Cardinal Pell’s prison sentence draws mixed reactions

Reactions in Australia to Cardinal George Pell’s six-year prison sentence were mixed when was it broadcast live from Victoria’s County Court in central Melbourne.

Some clerical sex abuse survivors were reported as saying “even a week would have been enough”. Others said the ruling is too lenient.

Some described the prosecution as proof the church is no longer above the law. Others said they suspected Pell has been made a scapegoat for the church’s sins.

Pell himself maintains he is innocent of abusing two 13-year-old choir boys in Melbourne’s St Patrick’s Cathedral following Mass in December 1996 and early 1997.

He has lodged an appeal.

Of the two choirboys who fell victim to Pell, one has since died. His father is following the case through on his behalf.

The surviving victim says he is finding it hard to “take comfort” in Pell’s jail sentence because his request to appeal the conviction has been granted. The appeal has been set for 5 June.

He said in a statement read by his lawyer: “I respect what the judge said. It was meticulous, and it was considered [but] it is hard for me, for the time being, to take comfort in this outcome.

“I appreciate that the court has acknowledged what was inflicted upon me as a child. However, there is no rest for me. Everything is overshadowed by the forthcoming appeal.”

The father of the deceased victim, who is suing Pell, described Pell’s sentence as a “joke” which could see him freed on parole after three years and eight months.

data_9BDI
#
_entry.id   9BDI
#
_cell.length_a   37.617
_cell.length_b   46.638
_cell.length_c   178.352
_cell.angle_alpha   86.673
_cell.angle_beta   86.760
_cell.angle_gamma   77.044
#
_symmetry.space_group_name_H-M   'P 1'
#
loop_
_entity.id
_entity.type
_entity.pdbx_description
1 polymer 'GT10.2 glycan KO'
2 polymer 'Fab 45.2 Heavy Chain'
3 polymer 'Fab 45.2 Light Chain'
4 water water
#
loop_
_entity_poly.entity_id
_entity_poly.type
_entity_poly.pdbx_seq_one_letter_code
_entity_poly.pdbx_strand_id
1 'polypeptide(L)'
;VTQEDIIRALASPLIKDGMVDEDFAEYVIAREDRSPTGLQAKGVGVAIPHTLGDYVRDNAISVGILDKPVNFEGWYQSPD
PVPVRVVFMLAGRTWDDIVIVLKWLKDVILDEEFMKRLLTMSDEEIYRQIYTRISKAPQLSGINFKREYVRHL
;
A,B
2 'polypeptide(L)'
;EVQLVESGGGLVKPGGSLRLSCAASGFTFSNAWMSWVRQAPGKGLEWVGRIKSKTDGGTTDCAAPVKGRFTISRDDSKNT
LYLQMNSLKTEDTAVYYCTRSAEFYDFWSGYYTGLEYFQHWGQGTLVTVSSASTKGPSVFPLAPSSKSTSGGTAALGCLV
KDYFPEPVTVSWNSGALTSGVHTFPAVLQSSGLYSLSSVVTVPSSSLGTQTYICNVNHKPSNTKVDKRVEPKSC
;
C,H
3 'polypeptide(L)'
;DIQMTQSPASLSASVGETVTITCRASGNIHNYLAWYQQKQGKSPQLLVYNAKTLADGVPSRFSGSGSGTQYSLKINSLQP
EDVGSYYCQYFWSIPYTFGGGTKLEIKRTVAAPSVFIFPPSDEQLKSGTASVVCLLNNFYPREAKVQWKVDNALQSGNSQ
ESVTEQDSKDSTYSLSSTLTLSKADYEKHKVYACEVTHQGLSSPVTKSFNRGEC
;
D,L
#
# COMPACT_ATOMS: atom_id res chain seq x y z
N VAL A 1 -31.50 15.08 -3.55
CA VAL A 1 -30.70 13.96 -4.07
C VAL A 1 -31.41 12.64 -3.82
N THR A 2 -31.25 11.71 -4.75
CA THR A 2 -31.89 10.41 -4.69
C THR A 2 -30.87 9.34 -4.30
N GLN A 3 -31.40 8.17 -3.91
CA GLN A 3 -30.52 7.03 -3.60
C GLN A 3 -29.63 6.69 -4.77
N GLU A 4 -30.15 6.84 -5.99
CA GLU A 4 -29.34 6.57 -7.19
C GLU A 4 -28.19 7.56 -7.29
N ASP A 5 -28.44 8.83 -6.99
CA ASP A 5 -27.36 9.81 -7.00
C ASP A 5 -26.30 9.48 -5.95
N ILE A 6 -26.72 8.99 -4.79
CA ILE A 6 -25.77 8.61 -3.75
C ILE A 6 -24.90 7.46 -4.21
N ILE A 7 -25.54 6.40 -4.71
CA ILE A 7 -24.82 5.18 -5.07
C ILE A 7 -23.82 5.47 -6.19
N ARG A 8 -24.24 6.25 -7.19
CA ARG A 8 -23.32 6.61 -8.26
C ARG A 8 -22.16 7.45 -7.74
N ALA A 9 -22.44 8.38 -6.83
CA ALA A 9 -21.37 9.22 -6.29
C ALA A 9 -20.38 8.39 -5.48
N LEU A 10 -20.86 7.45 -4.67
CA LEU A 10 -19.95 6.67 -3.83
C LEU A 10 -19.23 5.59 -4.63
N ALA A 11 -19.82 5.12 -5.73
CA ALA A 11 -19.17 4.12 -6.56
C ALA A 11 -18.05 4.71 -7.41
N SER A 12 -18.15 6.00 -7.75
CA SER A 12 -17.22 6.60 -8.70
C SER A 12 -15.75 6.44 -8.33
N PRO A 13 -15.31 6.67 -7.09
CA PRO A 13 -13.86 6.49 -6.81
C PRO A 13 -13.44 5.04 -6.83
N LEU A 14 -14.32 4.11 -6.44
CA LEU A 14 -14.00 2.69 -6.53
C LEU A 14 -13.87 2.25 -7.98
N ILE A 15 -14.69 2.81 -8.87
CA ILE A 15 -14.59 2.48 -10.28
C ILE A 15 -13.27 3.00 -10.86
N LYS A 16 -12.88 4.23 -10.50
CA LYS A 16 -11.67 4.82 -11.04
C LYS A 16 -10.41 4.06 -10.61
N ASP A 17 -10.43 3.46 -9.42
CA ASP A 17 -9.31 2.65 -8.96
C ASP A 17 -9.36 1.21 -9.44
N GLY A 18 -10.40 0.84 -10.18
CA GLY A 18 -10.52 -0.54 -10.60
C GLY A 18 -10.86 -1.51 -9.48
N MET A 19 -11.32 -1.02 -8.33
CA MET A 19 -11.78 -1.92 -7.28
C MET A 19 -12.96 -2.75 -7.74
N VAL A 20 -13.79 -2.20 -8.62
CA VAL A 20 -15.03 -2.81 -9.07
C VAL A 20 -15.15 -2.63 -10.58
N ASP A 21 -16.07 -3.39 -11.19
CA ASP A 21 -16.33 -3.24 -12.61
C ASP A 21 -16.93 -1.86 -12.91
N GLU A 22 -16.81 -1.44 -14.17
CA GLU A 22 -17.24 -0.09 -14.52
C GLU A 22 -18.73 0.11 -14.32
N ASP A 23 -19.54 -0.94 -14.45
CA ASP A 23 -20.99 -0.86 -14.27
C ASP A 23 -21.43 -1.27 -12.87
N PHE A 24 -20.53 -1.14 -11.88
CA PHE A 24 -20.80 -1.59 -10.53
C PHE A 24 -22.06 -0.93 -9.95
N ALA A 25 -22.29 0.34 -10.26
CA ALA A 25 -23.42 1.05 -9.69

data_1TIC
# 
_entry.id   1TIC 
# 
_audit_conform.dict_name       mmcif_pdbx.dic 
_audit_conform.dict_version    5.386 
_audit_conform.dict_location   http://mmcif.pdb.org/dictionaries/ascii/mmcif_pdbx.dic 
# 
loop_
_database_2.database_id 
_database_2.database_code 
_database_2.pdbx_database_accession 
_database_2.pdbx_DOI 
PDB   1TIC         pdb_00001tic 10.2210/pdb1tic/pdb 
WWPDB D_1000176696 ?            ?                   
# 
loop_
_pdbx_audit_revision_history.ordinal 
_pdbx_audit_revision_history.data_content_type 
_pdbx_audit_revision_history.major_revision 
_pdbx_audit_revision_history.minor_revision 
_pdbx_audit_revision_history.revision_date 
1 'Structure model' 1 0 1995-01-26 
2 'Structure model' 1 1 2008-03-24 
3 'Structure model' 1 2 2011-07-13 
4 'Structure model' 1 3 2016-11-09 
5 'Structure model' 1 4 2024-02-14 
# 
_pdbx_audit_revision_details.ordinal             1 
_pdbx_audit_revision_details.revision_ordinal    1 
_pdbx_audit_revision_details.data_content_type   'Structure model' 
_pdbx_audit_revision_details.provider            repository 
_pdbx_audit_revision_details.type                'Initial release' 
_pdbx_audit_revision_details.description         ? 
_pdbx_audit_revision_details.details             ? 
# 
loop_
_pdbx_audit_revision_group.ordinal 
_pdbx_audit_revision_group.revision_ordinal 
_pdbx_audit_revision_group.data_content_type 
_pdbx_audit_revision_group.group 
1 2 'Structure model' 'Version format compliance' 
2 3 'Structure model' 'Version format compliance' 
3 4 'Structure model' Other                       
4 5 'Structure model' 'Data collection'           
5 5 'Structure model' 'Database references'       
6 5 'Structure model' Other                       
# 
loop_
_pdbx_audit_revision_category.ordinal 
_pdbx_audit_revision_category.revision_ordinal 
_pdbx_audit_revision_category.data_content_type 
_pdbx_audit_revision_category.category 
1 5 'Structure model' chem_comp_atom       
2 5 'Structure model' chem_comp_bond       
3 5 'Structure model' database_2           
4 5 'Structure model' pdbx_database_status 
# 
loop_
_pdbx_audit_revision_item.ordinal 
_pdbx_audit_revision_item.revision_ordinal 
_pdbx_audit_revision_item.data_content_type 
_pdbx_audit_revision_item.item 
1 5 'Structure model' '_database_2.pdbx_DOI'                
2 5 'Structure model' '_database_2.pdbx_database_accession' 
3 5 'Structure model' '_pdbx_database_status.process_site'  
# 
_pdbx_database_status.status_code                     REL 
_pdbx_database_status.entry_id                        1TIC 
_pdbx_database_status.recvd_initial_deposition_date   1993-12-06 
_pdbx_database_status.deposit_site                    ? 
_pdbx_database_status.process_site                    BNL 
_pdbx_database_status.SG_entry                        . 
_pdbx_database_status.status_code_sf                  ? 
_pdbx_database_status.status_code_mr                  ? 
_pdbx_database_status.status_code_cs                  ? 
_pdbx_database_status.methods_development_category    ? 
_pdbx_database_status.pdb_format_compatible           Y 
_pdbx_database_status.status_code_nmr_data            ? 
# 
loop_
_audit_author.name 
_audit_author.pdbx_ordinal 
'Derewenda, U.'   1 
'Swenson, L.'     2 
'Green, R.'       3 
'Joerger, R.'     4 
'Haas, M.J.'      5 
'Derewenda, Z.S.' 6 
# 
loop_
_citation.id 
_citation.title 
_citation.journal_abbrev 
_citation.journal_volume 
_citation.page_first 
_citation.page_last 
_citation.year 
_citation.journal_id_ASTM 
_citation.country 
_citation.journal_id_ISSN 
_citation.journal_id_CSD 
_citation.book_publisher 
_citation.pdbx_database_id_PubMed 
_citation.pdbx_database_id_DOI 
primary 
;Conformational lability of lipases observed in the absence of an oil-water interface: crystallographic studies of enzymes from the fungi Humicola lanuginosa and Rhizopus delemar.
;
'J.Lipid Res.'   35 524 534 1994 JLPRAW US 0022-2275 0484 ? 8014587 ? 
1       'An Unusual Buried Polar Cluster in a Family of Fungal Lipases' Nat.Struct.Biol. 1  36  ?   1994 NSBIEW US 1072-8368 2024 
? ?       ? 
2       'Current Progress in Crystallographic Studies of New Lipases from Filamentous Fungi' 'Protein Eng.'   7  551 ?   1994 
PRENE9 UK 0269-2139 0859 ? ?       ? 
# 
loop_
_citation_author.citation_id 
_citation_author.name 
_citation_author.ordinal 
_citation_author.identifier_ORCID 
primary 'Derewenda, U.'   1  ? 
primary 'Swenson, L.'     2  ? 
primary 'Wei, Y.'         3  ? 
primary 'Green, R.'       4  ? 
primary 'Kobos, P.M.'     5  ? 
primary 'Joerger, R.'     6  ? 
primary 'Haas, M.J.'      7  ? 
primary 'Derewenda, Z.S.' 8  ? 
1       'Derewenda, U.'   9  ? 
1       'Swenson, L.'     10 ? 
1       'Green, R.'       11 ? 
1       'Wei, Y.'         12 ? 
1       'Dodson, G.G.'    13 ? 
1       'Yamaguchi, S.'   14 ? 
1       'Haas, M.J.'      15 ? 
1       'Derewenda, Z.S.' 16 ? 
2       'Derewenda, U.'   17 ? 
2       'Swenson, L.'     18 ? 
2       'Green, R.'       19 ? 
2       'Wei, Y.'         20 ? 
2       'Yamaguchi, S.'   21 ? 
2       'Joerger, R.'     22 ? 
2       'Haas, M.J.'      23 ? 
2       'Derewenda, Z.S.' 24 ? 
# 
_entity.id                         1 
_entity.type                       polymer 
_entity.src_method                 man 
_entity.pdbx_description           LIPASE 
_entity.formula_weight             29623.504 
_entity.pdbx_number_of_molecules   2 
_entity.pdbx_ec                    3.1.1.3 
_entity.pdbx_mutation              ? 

His lawyer said victims of abuse have been “waiting to feel heard.

“Pell’s sentencing moves that progress forward, even if only a few small steps. I admire the courage of my client to keep fighting on behalf of his deceased son. To him, this battle is not over.

“The criminal justice system has only partially satisfied our client’s pursuit for justice today.

“It’s now on us as his civil litigators to keep pushing for more just outcomes.”

The lawyer said her client is suing the cardinal “knowing that civil action has the power to disrupt an institution and impact meaningful change to prevent more tragedies from occurring”.

Pell’s sentence is said in part to reflect the court standards of two decades ago when his crimes were committed. In those days, judges placed less weight on the damage done to children by sexual abuse than is the case today.

Chief Judge Peter Kidd who imposed the sentence says it is shorter than usual due to Pell’s age, 77, and ill health.

“Your age … is relevant in a number of ways.

“Of some real importance … is the fact that each year you spend in custody will represent a substantial portion of your remaining life expectancy.

“While it is a matter of speculation as to how long you will live, the fact is that you are of advanced years and are entering the last phase of your life.”

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